Conclusions

To retrace the early evolution of animal GMP content and functions, we largely complete the inventory of GMP genes in four sponge lineages and two ctenophoran lineages, and provide the expression patterns of 11 of them at different stages of the life cycle of a sponge.

Briefly, 18 GMP genes (piwiA, piwiB, argonaute, vasa, pl10, boule, two bruno, nanos, pumilio, Tud1, Tudkh/Tdrd2, RNF17/Tdrd4, Tud5, Tud6, Tud7, Tud9 and Akap1) were already present in the last common ancestor of metazoans, Urmetazoa. We show that most of these genes are expressed during the whole life cycle of Oscarella lobularis and during wound healing. Thus, none of the 11 genes studied are germ specific in this sponge species. Furthermore, all genes are expressed in type 2 vacuolar cells, very similar to archeocytes of other sponges. We therefore suggest that this cell type might be the equivalent of archeocyte-like cells in O. lobularis.

Expression studies in other sponges are necessary for comparative interpretation. Based on our current knowledge, we note the following facts: (1) piwi, vasa, nanos and pl10 are not devoted only to gametogenesis, in at least three of the four sponge classes; (2) the cells expressing these genes are not always the same in adults, possibly reflecting different capacities depending on the sponge; (3) comparing expression patterns of different copies of a same family suggests either subfunctionalization or functional redundancy depending on the gene/species considered, as observed in other species (Kuramochi-Miyagawa et al. 2001; Extavour et al. 2005; Funayama 2010; Giani et al. 2011); and (4) nanos shows a polarized expression in embryos (Sycon and Oscarella) as observed in various animals even if its role in axis patterning was recently challenged (Kanska and Frank 2013).

Our study shows that the GMP toolkit is involved in sexual reproduction in sponges, as it is in all animals studied so far. Furthermore, the GMP is also expressed in other sponge cell types not involved in sexual reproduction. Therefore not only the well documented—in a plethora of bilaterians—piwi, vasa and nanos genes (reviewed in fig. 7) have to be abandoned as germline specific markers, but rather a wider GMP set (for which expression data were sparser until now) (Juliano et al. 2011; Leclère et al. 2012; Alié et al. 2015). Together with recent studies on the subject, our findings make the hypothesis of the co-option of RNA metabolizing toolkit during gametogenesis and development less reliable and strikingly support that the GMP is rather an ancestral program. Our results and recent ones (Alié et al. 2015) enable to extend Solana’s hypothesis (2013) to all animal lineages: the unlimited PriSCs model (uPriSCs) proposes that PriSCs (primordial stem cells) can continuously self-renew and retain a mixed germ/soma potential. In demosponges, both choanocytes and archeocytes fulfill both criteria (Funayama et al. 2010; Nakanishi et al. 2014; Sogabe et al. 2016). In this context, it is worth noting that in both mammals and insects oogonia taken from gonads and grown in particular conditions, can revert back to an embryonic stem cell-like state (Reik and Surani 2015). Therefore, the bilaterian germline seem to retain a pluripotency, and that their storage in a particular niche (gonad tissues) would be responsible for their limited cell fate. If we assume that all animal multi/pluripotent cells share the same origin and the same ancestral genetic toolkit—whatever their more or less restricted potency—we need to reconsider the exact role of the GMP by further exploring non-conventional animal models. Future studies should pay particular attention to the fact that germ and stem cells share the property of reprogramming their genome by erasing epigenetic imprints (Reik and Surani 2015).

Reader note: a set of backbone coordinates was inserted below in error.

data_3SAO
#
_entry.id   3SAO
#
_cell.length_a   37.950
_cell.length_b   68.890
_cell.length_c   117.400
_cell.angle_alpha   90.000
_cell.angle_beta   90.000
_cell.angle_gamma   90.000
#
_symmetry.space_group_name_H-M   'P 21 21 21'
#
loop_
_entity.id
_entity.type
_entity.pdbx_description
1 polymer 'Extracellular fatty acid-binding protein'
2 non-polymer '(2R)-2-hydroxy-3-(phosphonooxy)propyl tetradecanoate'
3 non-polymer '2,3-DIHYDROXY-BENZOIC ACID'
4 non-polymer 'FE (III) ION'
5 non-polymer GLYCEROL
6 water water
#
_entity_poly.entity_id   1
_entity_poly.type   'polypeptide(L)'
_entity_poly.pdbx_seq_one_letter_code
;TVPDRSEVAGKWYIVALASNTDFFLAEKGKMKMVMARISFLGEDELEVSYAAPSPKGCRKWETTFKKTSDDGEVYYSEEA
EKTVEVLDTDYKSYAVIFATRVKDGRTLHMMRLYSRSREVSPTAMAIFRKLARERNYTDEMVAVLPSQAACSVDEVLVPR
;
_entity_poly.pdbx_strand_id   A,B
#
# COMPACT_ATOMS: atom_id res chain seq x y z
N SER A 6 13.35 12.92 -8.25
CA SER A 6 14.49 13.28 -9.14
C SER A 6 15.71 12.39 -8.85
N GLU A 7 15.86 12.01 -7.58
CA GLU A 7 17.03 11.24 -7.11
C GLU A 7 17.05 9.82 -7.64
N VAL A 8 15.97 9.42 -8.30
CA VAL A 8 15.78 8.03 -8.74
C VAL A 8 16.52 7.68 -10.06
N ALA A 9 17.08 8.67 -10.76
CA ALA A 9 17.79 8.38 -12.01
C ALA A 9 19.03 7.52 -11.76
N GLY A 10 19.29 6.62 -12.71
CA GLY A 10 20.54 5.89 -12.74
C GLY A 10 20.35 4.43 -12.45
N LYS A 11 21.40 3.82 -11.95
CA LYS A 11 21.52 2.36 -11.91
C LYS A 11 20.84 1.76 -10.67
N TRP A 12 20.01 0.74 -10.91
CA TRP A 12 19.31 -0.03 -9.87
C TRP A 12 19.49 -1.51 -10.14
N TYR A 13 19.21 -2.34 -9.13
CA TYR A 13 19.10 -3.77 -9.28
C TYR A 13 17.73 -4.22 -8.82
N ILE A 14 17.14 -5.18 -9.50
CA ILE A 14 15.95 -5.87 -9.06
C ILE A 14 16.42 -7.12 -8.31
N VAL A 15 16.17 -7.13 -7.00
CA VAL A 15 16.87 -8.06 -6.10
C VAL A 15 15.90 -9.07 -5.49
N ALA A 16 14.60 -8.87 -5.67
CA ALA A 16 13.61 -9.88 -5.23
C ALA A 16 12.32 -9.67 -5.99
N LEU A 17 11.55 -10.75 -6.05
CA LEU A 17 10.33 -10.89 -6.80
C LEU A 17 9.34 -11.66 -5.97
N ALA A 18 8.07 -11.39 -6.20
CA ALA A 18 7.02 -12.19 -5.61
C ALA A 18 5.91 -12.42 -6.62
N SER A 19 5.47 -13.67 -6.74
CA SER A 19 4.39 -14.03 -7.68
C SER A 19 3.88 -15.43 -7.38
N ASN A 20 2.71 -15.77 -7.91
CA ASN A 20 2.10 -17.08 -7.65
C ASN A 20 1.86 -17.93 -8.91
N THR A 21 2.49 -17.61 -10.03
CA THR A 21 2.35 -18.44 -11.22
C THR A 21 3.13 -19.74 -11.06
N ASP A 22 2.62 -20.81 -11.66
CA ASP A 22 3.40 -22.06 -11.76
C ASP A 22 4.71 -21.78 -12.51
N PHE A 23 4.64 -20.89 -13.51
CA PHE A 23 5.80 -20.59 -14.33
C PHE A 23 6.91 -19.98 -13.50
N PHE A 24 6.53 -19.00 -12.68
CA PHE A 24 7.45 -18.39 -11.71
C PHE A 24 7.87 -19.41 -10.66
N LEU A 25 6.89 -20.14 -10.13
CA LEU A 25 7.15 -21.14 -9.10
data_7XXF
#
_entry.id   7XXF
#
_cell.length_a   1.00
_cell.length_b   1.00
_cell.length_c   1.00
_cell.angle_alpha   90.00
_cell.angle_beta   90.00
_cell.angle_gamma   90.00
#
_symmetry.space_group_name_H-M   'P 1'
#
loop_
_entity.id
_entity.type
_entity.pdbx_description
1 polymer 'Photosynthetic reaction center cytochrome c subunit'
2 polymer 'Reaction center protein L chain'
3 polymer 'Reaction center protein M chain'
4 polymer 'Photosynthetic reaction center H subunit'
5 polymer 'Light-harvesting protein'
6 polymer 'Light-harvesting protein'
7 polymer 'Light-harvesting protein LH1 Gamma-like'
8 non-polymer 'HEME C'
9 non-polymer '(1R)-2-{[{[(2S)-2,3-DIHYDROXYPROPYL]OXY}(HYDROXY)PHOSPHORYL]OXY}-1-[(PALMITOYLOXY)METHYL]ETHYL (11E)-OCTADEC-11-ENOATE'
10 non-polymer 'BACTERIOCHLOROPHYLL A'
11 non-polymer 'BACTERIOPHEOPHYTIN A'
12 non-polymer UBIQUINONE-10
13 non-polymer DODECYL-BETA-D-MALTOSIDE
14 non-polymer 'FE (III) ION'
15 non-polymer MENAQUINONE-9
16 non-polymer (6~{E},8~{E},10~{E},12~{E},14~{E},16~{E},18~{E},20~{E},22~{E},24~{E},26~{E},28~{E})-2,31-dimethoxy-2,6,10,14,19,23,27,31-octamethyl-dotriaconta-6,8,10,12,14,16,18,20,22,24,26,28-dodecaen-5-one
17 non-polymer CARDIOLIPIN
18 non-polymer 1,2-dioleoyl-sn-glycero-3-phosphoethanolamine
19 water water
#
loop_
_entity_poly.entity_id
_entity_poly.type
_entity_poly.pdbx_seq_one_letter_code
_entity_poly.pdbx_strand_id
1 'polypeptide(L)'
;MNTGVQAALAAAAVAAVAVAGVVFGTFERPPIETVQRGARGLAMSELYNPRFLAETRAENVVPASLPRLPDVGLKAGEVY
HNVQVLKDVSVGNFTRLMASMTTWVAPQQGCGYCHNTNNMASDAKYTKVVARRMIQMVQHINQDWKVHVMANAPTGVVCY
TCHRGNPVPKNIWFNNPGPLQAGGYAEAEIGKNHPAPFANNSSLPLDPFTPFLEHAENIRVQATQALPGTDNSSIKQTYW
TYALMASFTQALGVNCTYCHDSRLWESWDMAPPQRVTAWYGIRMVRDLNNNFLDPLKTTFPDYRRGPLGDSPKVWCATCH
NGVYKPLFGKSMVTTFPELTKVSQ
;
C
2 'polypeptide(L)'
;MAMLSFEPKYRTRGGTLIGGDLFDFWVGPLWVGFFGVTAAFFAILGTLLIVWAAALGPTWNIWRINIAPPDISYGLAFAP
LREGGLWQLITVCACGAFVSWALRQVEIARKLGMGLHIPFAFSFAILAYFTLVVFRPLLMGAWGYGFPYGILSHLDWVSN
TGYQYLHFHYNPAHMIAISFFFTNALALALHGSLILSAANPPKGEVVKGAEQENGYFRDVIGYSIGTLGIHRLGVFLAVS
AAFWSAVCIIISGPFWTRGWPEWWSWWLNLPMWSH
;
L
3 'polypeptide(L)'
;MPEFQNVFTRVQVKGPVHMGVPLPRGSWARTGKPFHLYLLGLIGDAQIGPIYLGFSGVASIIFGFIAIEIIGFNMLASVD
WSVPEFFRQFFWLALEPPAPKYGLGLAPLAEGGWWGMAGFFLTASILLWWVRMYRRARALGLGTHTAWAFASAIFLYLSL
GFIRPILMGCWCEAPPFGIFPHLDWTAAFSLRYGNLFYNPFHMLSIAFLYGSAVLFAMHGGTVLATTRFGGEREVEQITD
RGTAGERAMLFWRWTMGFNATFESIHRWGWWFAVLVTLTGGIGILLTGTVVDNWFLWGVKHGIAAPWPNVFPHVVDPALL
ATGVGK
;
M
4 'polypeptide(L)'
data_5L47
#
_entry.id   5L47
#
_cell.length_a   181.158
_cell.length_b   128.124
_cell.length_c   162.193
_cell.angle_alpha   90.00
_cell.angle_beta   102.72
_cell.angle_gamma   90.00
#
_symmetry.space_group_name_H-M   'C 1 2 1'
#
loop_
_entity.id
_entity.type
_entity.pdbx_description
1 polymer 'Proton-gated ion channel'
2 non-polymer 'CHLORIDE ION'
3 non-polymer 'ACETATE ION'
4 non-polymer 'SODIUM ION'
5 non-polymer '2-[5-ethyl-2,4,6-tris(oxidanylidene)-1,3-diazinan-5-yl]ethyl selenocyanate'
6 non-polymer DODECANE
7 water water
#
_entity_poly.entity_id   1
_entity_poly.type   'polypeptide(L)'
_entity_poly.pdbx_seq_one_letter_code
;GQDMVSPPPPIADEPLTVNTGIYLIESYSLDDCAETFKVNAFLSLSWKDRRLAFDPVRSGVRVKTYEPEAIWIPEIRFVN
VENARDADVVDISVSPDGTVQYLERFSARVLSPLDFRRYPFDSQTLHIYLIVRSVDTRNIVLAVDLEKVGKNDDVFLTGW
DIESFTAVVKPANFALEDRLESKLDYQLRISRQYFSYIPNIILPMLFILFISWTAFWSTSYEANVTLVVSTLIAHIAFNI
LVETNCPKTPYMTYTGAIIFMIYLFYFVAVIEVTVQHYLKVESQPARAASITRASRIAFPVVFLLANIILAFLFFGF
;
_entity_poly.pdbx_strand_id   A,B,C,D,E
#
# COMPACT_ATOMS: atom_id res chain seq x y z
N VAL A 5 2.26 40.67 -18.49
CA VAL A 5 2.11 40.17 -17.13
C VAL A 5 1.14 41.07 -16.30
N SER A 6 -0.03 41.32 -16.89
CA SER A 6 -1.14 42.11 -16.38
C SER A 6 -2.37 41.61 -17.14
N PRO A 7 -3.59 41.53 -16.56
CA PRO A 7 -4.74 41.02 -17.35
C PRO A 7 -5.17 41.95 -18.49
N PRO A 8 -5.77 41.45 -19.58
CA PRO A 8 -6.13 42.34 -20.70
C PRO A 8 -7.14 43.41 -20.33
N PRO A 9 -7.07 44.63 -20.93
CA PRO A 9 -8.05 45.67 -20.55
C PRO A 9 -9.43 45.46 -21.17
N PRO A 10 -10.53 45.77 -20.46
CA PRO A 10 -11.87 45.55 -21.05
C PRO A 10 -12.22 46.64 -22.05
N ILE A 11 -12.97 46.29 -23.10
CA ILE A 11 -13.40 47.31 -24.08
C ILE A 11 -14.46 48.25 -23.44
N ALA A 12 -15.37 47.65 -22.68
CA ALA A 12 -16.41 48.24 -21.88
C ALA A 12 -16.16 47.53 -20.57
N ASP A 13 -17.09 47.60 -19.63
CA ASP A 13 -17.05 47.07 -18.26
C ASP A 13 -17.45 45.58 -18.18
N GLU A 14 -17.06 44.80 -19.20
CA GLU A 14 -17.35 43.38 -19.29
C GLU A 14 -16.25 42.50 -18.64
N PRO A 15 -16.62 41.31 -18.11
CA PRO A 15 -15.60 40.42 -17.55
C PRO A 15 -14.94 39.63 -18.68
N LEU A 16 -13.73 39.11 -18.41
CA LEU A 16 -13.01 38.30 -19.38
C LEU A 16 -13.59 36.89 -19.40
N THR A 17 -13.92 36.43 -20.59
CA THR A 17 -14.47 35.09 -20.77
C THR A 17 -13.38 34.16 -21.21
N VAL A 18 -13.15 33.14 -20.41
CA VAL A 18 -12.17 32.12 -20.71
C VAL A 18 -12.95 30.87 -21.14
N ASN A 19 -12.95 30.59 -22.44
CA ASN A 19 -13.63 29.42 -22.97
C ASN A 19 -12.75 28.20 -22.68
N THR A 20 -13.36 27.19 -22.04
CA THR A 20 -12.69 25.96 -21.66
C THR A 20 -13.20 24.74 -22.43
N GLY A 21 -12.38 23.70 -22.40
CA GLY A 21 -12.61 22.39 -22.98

Supplementary Material

Supplementary data are available at Genome Biology and Evolution online.

Supplementary Material

Supplementary Data

Acknowledgments

We thank the molecular biology and scleronochrology support services of the Institut méditerranéen de Biodiversité et d’Ecologie marine et continentale (IMBE) and the diving staff of the OSU Pythéas. We thank Mr Olivier Chabrol for performing transcriptome partial annotation of O. lobularis that enabled us to initiate this study. We also thank Mr Thomas Smith, a native English speaker, for providing proofreading services, Mr Federico Fierro for the help editing the figures and Adam Reitzel for providing Mnemiopsis piwi3 sequence. This work has been carried out thanks to the doctoral fellowship Provence-Alpes-Côte-d'Azur region and the support of the A*MIDEX project (n° ANR-11-IDEX-0001-02) funded by the “investissements d'Avenir” French Government program, managed by the French National Research Agency (ANR), the CNRS (UMR7288) and the Aix-Marseille University.